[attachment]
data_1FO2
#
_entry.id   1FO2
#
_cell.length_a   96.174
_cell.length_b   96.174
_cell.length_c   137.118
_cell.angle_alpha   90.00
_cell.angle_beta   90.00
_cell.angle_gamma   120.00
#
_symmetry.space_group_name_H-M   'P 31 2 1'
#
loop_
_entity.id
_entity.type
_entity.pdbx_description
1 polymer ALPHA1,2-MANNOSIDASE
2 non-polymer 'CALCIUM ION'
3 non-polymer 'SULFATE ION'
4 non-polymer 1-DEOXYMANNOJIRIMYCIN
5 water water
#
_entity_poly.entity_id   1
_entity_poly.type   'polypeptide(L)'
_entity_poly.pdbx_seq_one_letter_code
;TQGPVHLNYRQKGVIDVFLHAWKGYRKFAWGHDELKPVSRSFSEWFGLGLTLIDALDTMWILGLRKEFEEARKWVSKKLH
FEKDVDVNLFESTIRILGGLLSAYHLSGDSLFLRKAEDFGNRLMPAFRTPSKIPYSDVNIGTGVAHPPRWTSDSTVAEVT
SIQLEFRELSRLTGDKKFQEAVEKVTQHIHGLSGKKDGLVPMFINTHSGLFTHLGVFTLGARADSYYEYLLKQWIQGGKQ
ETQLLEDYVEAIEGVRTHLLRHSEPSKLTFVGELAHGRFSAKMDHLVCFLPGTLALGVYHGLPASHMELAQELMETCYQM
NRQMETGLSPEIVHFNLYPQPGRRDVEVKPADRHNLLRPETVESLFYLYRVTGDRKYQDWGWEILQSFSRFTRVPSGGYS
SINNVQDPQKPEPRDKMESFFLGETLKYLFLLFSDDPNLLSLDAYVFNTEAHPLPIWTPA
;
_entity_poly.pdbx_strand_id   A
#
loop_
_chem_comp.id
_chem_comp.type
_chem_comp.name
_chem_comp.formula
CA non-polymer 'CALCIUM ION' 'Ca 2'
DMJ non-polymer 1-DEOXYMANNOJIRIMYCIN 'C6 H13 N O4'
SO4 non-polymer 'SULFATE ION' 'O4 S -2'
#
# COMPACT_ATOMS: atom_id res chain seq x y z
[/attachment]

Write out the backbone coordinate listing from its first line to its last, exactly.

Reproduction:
data_1FO2
#
_entry.id   1FO2
#
_cell.length_a   96.174
_cell.length_b   96.174
_cell.length_c   137.118
_cell.angle_alpha   90.00
_cell.angle_beta   90.00
_cell.angle_gamma   120.00
#
_symmetry.space_group_name_H-M   'P 31 2 1'
#
loop_
_entity.id
_entity.type
_entity.pdbx_description
1 polymer ALPHA1,2-MANNOSIDASE
2 non-polymer 'CALCIUM ION'
3 non-polymer 'SULFATE ION'
4 non-polymer 1-DEOXYMANNOJIRIMYCIN
5 water water
#
_entity_poly.entity_id   1
_entity_poly.type   'polypeptide(L)'
_entity_poly.pdbx_seq_one_letter_code
;TQGPVHLNYRQKGVIDVFLHAWKGYRKFAWGHDELKPVSRSFSEWFGLGLTLIDALDTMWILGLRKEFEEARKWVSKKLH
FEKDVDVNLFESTIRILGGLLSAYHLSGDSLFLRKAEDFGNRLMPAFRTPSKIPYSDVNIGTGVAHPPRWTSDSTVAEVT
SIQLEFRELSRLTGDKKFQEAVEKVTQHIHGLSGKKDGLVPMFINTHSGLFTHLGVFTLGARADSYYEYLLKQWIQGGKQ
ETQLLEDYVEAIEGVRTHLLRHSEPSKLTFVGELAHGRFSAKMDHLVCFLPGTLALGVYHGLPASHMELAQELMETCYQM
NRQMETGLSPEIVHFNLYPQPGRRDVEVKPADRHNLLRPETVESLFYLYRVTGDRKYQDWGWEILQSFSRFTRVPSGGYS
SINNVQDPQKPEPRDKMESFFLGETLKYLFLLFSDDPNLLSLDAYVFNTEAHPLPIWTPA
;
_entity_poly.pdbx_strand_id   A
#
loop_
_chem_comp.id
_chem_comp.type
_chem_comp.name
_chem_comp.formula
CA non-polymer 'CALCIUM ION' 'Ca 2'
DMJ non-polymer 1-DEOXYMANNOJIRIMYCIN 'C6 H13 N O4'
SO4 non-polymer 'SULFATE ION' 'O4 S -2'
#
# COMPACT_ATOMS: atom_id res chain seq x y z